We Evaluate the Success of the Campaign ‘Sow Your Square-Metre’

Last October, the Latvian Fund for Nature in the campaign ‘Sow your square metre!’ called on the citizens of Latvia – supporters of natural meadows – to set aside one square metre of their land for a natural meadow plant experiment. This summer, grassland researchers and experts from the GrassLIFE project of the Latvian Fund for Nature evaluated the success of the campaign by surveying a part of the square metres sown by the population. The seeds of natural meadow plants have sprouted in almost every square metre, but the flowering will have to wait for the coming years.


In the autumn of 2020, the Latvian Fund for Nature invited applications from supporters of natural meadows who want to dedicate one square metre of their land to meadow plants, thus helping to distribute their seeds. At the same time, the participants of the campaign became public researchers, because ‘Sow your square metre’ is also a scientific study, the aim of which is to evaluate the possibilities of sowing natural meadow plants outside meadows and pastures. The response to the campaign was very high – 1,846 applications were received. This summer, the researchers went to look at a part of the sown square metres in person.

The project expert, botanist Rūta Sniedze-Kretalova, says: ‘We observed sprouted plants in all the surveyed square metres, and in only one square metre, next to various wild plants, mostly weeds, none of the sprouts of the sent species were found. Of the twenty plant species in the packages sent, the best result was eight species per square metre. However, most of the square metres studied had two to three species of meadows per square metre. Daisies sprouted best, but the first flowerers were brown knapweeds. Most plants will bloom next season because they need time and in the first year the plants gain strength in the roots.’

‘We want to emphasize that a natural meadow is an ecosystem that forms for decades in nature, so we encourage our square metre owners to be patient and look at their meadow square metres as small natural meadow seedlings where their owners have a unique opportunity to observe and help the ecosystem,’ points out Rūta Sniedze-Kretalova.


One of the record holders was a square metre sown in Inčukalns, a total of 26 species were found there – both meadow plants: dropwort, oxeye daisy, catchfly, vetch, hoary plantain, agrimony, selfheal, maiden pink, and weeds of various species. Great success was achieved in cooperation with the Gardens and Parks of Riga for the square metre sown in the Uzvaras Park. 28 plant seeds harvested in meadows of Latvia were sown there last autumn, and during the summer, 25 species of plants germinated – yarrow, agrimony, lady’s-mantle, vetch, quaking-grass, daisy, maiden pink and others.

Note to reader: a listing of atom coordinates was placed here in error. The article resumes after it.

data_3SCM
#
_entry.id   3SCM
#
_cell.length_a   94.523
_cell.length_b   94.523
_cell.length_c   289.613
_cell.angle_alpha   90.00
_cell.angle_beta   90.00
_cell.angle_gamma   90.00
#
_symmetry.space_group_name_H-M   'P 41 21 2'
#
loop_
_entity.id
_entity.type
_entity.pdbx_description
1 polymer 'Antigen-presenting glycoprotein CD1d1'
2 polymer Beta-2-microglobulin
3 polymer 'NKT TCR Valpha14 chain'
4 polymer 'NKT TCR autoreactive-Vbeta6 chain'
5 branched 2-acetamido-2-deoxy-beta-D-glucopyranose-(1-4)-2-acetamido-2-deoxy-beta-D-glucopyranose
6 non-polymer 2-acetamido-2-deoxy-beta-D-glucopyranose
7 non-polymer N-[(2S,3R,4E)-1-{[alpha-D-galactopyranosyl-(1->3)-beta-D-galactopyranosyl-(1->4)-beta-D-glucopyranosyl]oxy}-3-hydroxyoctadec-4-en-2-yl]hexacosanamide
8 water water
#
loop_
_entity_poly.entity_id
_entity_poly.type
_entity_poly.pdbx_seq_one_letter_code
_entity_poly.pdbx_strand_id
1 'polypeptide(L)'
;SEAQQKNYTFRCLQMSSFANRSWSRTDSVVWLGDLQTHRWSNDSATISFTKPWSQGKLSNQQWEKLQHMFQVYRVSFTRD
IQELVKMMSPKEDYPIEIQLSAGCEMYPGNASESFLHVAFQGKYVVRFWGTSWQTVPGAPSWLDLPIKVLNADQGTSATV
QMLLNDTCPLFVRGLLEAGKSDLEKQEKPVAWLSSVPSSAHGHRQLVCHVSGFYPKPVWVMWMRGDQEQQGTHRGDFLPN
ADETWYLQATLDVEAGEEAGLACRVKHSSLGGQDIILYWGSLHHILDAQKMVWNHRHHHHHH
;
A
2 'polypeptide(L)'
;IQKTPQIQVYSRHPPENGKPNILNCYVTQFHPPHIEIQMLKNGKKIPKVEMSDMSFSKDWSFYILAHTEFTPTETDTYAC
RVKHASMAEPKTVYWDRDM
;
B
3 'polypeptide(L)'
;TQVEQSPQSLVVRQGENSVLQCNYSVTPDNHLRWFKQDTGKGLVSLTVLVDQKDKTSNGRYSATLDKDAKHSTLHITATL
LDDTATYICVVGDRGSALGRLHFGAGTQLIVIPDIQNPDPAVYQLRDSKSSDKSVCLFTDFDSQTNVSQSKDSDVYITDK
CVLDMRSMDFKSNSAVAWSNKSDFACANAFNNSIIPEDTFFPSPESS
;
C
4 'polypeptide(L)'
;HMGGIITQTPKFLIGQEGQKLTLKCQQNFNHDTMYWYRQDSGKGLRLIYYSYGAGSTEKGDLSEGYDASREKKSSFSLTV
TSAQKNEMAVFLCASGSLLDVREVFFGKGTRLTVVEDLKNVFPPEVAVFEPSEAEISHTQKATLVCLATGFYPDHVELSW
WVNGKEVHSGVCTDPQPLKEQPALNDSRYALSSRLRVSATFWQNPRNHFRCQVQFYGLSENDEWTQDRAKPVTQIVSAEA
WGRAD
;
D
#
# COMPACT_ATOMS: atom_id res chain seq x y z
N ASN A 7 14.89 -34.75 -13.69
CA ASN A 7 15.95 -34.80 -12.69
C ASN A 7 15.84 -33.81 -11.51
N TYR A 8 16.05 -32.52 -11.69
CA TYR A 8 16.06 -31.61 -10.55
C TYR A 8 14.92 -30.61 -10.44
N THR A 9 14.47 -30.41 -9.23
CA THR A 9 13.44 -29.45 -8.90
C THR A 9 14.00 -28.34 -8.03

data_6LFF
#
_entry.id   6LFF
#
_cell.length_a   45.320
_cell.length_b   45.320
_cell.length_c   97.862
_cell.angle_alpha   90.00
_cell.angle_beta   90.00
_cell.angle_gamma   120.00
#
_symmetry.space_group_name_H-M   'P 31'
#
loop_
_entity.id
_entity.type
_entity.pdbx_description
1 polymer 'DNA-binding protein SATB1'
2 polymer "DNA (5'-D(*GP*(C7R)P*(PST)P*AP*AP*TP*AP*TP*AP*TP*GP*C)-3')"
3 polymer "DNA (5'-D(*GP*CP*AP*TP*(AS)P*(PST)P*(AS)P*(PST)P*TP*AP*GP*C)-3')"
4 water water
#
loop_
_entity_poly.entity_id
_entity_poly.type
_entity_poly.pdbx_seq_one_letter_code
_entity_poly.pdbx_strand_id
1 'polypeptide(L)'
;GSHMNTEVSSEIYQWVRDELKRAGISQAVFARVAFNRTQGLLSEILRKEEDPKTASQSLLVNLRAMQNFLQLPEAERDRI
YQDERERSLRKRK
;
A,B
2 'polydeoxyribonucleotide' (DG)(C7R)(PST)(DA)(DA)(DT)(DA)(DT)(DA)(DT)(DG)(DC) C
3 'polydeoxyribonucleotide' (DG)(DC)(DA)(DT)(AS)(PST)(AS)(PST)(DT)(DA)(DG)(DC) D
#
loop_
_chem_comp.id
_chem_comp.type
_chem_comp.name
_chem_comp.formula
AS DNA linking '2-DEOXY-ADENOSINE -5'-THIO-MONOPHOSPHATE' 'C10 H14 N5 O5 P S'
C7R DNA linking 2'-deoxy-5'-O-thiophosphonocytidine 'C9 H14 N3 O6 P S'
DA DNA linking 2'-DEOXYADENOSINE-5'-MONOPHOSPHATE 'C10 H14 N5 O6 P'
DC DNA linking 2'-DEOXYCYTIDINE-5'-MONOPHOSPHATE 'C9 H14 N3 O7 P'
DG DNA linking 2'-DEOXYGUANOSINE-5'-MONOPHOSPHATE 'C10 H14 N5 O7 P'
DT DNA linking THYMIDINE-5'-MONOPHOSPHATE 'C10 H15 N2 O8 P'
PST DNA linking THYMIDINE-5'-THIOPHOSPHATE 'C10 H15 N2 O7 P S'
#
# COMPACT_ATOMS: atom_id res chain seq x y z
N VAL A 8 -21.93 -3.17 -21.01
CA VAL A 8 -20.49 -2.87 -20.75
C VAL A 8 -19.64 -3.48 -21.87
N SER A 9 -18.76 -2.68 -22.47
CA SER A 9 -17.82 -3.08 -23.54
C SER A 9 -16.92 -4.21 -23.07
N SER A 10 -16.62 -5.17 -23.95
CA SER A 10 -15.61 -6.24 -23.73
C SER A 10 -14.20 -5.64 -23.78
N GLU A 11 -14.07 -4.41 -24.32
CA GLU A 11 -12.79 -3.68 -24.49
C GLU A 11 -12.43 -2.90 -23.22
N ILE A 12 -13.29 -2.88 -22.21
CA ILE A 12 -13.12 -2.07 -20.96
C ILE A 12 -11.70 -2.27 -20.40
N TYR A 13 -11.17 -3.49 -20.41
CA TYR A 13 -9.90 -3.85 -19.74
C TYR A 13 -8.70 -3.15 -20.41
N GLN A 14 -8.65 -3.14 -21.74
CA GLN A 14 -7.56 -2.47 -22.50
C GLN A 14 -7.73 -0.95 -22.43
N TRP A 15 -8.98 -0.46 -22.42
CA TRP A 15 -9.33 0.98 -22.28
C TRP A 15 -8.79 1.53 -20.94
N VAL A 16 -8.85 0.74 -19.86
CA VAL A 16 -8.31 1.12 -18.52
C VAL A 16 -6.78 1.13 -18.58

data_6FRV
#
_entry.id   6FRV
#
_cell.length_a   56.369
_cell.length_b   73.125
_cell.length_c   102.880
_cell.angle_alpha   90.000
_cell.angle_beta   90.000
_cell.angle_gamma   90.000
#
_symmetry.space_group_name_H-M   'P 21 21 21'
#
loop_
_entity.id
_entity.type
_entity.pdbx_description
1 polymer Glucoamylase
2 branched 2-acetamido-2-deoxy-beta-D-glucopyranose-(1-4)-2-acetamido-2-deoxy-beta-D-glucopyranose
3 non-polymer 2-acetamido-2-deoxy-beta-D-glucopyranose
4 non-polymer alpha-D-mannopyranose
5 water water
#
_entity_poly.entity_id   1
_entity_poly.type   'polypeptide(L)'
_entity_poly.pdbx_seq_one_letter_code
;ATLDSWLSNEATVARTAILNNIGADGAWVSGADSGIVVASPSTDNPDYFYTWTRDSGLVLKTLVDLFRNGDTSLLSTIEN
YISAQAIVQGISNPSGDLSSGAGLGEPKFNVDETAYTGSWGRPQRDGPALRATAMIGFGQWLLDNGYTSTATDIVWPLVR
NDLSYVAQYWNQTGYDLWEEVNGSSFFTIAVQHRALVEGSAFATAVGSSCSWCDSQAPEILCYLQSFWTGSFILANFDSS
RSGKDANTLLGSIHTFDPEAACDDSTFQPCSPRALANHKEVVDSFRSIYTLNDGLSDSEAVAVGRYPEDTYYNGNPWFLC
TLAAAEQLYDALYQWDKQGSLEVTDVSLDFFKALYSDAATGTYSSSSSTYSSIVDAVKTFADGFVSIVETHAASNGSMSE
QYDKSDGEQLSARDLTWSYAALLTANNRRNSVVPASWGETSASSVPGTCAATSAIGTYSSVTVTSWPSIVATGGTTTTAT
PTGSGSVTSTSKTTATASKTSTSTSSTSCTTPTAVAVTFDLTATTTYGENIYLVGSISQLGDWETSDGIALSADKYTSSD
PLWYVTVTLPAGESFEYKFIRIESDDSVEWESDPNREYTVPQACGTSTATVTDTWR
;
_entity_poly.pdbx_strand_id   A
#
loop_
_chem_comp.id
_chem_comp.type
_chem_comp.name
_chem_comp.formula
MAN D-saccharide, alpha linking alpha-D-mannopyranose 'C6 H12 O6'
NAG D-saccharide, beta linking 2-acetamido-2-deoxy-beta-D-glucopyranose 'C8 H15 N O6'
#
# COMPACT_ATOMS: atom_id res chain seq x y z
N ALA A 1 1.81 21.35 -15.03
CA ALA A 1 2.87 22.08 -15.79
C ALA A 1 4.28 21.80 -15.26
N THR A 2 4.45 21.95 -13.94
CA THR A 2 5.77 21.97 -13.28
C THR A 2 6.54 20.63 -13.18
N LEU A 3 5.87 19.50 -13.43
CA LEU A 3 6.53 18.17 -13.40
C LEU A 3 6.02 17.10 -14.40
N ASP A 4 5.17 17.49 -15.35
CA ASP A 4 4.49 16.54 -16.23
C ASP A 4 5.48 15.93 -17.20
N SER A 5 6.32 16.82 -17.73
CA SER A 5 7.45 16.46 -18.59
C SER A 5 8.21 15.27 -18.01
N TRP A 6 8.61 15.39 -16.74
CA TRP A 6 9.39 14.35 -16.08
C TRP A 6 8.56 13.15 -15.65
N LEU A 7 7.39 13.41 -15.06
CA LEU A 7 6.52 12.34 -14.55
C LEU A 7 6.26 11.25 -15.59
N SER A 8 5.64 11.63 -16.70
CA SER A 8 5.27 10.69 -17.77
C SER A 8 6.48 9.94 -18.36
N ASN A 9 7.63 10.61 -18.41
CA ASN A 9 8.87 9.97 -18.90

Also, this summer, the experts of the Latvian Fund for Nature actively collected the seeds of natural meadows. As in the previous year, the Latvian 4-H (Latvijas Mazpulki) also assisted in this work. Seed collection was mostly done by picking seeds by hand in Latvia's natural meadows and species-rich roadsides. As Rūta Sniedze-Kretalova says, ‘Gathering the seeds of wild plants is a job that requires good plant recognition skills, and in the process, there is a lot of unknown – it is impossible to determine the germination of the seeds or will not the seeds be damaged by insects. In a way, the process of collecting seeds from natural meadows is comparable to pollinating with a brush – the spread of seeds was once a natural process, but the changes in nature caused by modern landscapes and agriculture make us imitate it so that species diversity can continue.’

The participants of the square metre survey and those who wanted to improve the diversity of the meadows they already own will receive the seeds collected this summer. The collected seeds are also sown within the campaign ‘City Meadows’, creating islands of natural meadows near Riga.





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